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Granny Bulletin: November 2018

Granny Bulletin: November 2018

Welcome to the Granny Bulletin, your source for news, stories and information about exciting initiatives from the Stephen Lewis Foundation’s Grandmothers to Grandmothers Campaign.

In this Granny Bulletin:

  1. It’s here! Grassroots Fall 2018
  2. Fundraising Corner: Crafts, cookies, concerts and more!
  3. Calling all Square users! Share your tips and tricks with us.

Dear Grandmothers and Grandothers,
 
From the heart of this season of gratitude, and on the heels of a Fall Regional Gathering season that allowed us to be together with so many members of the Grandmothers Campaign, indulge us while we carve out a quiet moment to reflect on the power of this grandmothers movement.

What is so clear to anyone who gets to witness grandmothers groups in conversation with one another, or in action at a fundraising event, is that this is a movement for everyone – it bends and flexes, grows and transforms to make space for every skill, every personality, every talent, every one who wants to join forces with many to take action now.

Workshops at Regional Gatherings focused on idea-sharing and deepening your understanding of the AIDS pandemic and the work of our partners, but they also explored how you each care for one another, and how you all evolve within the Campaign and empower new members to run with new ideas, but also revere the experience and knowledge of members who first answered the call and helped start this movement.

And what unites you all, from coast to coast and country to country, is the unwavering belief in the power of grassroots action, and a fierce commitment to ensure that African grandmothers and the community-based organizations that support them have what they need to continue their life-saving and enriching work, and expand their services and advocacy.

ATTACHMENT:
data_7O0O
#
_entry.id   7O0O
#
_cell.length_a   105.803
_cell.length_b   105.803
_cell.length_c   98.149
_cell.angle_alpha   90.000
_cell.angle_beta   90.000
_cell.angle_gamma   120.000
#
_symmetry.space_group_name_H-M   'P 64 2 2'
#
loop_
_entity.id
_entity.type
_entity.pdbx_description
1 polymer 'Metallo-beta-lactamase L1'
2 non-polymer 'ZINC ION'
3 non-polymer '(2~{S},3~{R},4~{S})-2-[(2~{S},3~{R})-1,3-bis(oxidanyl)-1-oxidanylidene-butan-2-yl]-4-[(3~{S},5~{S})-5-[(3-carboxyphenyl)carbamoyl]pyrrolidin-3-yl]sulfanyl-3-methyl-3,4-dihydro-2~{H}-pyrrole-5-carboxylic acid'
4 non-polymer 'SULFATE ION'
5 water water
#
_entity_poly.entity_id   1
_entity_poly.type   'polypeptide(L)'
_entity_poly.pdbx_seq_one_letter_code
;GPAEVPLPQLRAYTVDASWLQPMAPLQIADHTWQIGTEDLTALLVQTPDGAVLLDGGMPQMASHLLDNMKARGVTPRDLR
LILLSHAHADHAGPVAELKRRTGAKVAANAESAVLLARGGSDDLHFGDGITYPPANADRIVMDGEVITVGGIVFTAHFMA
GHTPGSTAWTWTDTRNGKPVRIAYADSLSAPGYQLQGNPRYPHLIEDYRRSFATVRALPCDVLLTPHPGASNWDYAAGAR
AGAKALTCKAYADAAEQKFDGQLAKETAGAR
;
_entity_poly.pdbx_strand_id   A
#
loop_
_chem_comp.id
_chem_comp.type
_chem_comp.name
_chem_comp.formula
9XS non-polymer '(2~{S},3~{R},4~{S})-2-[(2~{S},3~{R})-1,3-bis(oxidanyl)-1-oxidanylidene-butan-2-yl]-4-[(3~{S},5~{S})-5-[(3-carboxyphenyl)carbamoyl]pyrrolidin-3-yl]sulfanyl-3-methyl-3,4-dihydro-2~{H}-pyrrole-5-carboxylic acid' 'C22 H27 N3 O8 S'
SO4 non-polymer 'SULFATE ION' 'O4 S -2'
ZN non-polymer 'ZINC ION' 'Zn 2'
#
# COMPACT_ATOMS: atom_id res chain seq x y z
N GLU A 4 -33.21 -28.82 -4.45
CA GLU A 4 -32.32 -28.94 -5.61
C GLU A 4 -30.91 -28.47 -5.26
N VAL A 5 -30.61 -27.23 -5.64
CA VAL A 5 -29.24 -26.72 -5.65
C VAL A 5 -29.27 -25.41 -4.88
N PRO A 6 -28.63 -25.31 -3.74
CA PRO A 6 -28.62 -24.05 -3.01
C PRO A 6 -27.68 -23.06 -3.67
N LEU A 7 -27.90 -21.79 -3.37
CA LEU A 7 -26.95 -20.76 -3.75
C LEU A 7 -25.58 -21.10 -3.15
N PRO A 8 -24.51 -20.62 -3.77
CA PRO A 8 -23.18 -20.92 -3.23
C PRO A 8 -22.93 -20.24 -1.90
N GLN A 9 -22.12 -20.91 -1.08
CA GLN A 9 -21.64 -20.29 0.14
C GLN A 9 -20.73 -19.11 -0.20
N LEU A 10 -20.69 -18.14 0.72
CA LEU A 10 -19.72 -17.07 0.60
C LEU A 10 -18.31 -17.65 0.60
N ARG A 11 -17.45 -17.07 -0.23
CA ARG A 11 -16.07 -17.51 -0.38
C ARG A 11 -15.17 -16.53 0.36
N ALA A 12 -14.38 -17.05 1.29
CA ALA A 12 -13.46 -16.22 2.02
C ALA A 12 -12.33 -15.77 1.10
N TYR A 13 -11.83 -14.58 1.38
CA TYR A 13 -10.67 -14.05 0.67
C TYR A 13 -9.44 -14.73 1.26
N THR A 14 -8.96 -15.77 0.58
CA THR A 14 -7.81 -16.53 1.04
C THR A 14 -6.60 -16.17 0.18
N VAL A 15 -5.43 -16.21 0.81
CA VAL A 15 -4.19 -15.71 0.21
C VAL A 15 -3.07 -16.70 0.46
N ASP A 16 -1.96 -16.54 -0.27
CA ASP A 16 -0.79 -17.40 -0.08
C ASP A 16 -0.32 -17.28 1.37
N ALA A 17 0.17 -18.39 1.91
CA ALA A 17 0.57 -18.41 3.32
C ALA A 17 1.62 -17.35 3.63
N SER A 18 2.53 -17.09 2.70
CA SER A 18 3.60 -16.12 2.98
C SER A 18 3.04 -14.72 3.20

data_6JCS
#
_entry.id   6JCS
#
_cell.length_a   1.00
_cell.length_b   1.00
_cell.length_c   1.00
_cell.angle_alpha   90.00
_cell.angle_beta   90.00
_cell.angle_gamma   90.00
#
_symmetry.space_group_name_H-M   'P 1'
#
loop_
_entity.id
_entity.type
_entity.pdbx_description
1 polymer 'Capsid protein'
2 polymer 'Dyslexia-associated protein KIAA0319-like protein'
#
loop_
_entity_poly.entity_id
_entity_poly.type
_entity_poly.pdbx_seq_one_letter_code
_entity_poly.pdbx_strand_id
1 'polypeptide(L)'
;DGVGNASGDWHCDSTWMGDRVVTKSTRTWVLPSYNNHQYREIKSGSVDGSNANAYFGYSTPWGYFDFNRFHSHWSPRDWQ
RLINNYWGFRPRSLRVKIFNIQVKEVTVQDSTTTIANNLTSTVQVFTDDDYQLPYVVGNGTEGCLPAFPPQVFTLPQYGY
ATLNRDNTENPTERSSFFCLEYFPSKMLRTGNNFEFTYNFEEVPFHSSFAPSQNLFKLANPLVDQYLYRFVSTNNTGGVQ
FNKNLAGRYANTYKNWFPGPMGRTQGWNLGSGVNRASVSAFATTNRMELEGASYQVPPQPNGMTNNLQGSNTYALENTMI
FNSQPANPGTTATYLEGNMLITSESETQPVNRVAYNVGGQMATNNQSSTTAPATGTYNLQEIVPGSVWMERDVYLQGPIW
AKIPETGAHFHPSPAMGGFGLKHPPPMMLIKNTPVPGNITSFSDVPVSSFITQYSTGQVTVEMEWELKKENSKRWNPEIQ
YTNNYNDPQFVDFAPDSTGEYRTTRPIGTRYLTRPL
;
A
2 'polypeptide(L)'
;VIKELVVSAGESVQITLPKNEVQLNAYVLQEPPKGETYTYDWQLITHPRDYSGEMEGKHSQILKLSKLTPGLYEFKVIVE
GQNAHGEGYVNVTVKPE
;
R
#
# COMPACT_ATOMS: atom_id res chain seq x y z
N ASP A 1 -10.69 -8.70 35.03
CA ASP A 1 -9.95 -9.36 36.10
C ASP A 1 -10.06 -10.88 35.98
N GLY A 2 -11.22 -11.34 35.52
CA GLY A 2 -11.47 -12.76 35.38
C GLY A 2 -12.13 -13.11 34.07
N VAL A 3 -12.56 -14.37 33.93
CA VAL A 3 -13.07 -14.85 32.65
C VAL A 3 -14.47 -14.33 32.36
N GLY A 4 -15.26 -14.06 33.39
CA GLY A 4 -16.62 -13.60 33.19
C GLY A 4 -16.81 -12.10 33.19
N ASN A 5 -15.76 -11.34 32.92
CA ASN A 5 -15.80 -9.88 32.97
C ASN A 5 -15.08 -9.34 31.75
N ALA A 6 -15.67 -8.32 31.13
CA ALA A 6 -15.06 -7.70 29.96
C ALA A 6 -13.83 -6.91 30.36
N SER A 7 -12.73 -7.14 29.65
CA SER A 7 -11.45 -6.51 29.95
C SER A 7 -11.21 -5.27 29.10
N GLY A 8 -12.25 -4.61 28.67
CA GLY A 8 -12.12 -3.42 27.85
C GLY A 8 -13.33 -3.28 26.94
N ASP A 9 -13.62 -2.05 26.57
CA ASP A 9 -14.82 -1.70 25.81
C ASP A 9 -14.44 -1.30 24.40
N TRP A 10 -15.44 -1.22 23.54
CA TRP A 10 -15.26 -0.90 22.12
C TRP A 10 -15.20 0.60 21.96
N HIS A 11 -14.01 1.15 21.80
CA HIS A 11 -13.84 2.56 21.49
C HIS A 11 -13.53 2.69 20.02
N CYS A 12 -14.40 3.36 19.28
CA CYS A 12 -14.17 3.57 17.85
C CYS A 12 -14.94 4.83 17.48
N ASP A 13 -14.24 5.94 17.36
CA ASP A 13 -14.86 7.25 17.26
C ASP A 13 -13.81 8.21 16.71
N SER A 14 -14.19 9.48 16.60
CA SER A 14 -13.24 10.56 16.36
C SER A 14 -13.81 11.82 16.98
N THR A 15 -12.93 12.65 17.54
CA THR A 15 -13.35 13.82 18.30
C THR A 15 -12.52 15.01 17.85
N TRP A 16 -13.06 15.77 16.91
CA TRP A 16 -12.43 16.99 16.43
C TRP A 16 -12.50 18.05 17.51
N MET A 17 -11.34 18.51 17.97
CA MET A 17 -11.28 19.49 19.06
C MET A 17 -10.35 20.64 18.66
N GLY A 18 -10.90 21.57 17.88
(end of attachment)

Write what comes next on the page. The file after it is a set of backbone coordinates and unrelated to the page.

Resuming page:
In a recent Facebook live conversation, Kenneth Mugayehwenkyi, Founder of ROTOM in Uganda, and Chair of the Ugandan Grandmothers Consortium (which formed after the 2015 Uganda Grandmothers Gathering) spoke of the transformation he’s seen in the grandmothers movement over the past 15 years of working with grandmothers both in his community and across Uganda.

The Ugandan grandmothers now have national champions – ten grandmothers who have trained in how to raise the issues, craft the message, and reach out to other grandmothers, but most especially to speak to the government leaders. In the last year, they have been able to speak to the Minister of Health, the Speaker of Parliament, the National AIDS Commission, and they have been to the Older Persons Council, and the Ministry of Gender and Social Development. And wherever they have gone, they have been listened to. And now, they are not a small group of women somewhere, they are a force to be listened to. And if I hear them clearly, their next step is organizing grandmothers across the country so that it is their voices every day, everywhere, all the time.

There are moments in this movement. The moments of pain were there, and still are, but the moment that is very clear now is the movement, and the movement to demand their space that they have been denied a long time.” 
(Kenneth Mugayehwenkyi)